How a Divorce Filing Can Save Your Relationship
By Scaringi Law Associate Attorney Erin Zimmerer
When most people think of divorce, images of emotional upheaval, bickering and petty battles over property come to mind. But sometimes there's a far sunnier outcome.
This last-ditch cry for help can actually lead to a full reconciliation, or at least a new opportunity to act as reasonable adults.
Although it may seem counter-intuitive, filing for divorce can actually improve relationships once left for dead or on life-support.
Your family law attorney must follow their client's lead - not the other way around. Sometimes, this means putting the brakes on a divorce -- and taking a lesser legal fee in the end.
Here Are Five ways filing for divorce can help A Derailed Relationship
1. A Wake-Up Call
It only takes one partner to file for divorce. Sometimes, this act of finality is enough to issue a wake-up call to a spouse who has checked out emotionally.
Thankfully, Pennsylvania law gives separating couples time to sort through the mixed emotions prompted by a divorce filing. There's at least a 90-day waiting period from the initial filing before the divorce can become final. And that's the minimum. A divorce can take as long as two years to become official - meaning couples who want to fully reassess their relationship have time to re-commit to their marriage.
2. Calling In A Counselor
As part of filing for divorce in Pennsylvania, one or both spouses can request marriage counseling. While either spouse is free to reject counseling, a good number of spouses explore this option.
At the very least, counseling can help separating spouses sort out emotions, helping drain the bitterness and pettiness from the custody and property settlement negotiations to come.
Occasionally, divorcing couples who commit to counseling begin salvaging their marriage. Even spouses who have refused counseling in the past have been known to reconsider once a divorce filing is on the table.
3. Prospects of Parting with Martial Property
The act of filing for divorce leads to the devastating prospect of dividing up the marital assets (and liabilities) in order to turn one household into two. Often, couples don't realize the bottom-line beating they may take. Lifestyles that were once quite comfortable when supported by two breadwinners can quickly become hand-to-mouth when those combined incomes part ways.
Beyond marital assets, liabilities can be an even bigger issue in divorce. Financial burdens borne by two can be unbearable for two people living in separate households.
The glimpse of the frightening financial realities ahead can be enough to shock them into seeing how good they have it together. Some opt to recommit to making things work.
4. Custody Conundrums
Spouses with children have a whole other layer of complexity --child custody. The prospect of secure, stable children rotating among two different households is difficult for any parent to contemplate. And while no spouse should play the martyr for the sake of their kids, the idea of recommitting to marriage after glimpsing the shock of a fractured family can be a worthy, even noble, cause. More than a few married couples with kids choose to give things one more try after envisioning many a lonely night without their children.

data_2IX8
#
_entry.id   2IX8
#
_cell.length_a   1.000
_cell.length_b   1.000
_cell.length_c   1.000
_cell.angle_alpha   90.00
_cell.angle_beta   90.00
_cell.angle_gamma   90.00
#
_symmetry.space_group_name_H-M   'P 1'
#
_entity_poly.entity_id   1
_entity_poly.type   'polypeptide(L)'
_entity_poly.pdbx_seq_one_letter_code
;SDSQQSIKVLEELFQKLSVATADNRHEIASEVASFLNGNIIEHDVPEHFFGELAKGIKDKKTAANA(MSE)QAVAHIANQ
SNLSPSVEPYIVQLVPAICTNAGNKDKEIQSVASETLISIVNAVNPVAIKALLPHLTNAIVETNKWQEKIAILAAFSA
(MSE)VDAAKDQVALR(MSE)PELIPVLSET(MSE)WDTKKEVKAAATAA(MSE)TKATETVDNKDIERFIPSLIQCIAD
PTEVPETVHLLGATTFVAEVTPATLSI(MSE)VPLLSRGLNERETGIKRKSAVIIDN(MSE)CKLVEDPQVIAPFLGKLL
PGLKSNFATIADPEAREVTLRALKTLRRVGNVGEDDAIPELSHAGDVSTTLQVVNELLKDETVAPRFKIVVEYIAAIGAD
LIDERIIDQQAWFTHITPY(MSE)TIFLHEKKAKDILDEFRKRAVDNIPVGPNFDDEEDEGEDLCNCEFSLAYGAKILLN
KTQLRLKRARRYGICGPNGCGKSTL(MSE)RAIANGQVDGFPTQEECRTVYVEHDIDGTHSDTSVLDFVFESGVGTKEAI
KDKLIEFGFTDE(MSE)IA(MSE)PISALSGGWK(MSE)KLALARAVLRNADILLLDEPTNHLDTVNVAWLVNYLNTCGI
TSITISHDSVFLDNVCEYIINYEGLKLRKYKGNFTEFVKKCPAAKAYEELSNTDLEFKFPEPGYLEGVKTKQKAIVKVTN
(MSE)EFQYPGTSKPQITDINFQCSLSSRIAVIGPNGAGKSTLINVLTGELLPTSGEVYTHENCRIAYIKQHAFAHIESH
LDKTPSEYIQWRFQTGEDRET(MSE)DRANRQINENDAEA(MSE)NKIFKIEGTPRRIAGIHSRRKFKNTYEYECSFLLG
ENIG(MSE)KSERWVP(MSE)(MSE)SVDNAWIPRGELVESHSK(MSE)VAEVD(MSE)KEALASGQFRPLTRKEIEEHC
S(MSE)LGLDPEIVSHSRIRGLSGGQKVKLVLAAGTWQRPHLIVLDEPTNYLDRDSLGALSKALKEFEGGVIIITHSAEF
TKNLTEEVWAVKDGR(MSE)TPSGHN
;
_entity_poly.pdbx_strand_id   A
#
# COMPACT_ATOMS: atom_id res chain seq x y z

5. How About A Date?
Spouses file for divorce for many reasons. Some feel it's the only way their partner will hear them. Others experience peer pressure from friends tired of listening to tales of marital woes. A few act on impulse or anger.
Absence does make the heart grow fonder. So does the prospect of losing someone who once loomed large in one's life. All these emotions can lead spouses to begin dating again.
In this way, the divorce filing triggers a relationship reset. It causes spouses to see themselves - and each other - as separate people. And they resume dating as if they'd just met. Sometimes, this leads to a full-blown rediscovery of why they married in the first place -- along with newfound reasons for why they should stay together.
Divorce Filing Dilemma
What should an attorney do if a client seeking a divorce has a change of heart? A practice focused on the best interests of the client and his or her family would respect their wishes - even when those wishes change and result in lower fees for the attorney.
The simplest solution is to shelve the divorce filing, allowing it to expire in time. Nothing more need be done. A divorce filing can be allowed to lapse. Eventually, the county Prothonotary's office will close it out. Should the client change his mind in the meantime, a dormant divorce filing can be reactivated easily.
Either way, what happens next should be up to the client.
Erin Zimmerer focuses her practice at Scaringi Law on family law, criminal law and federal criminal law.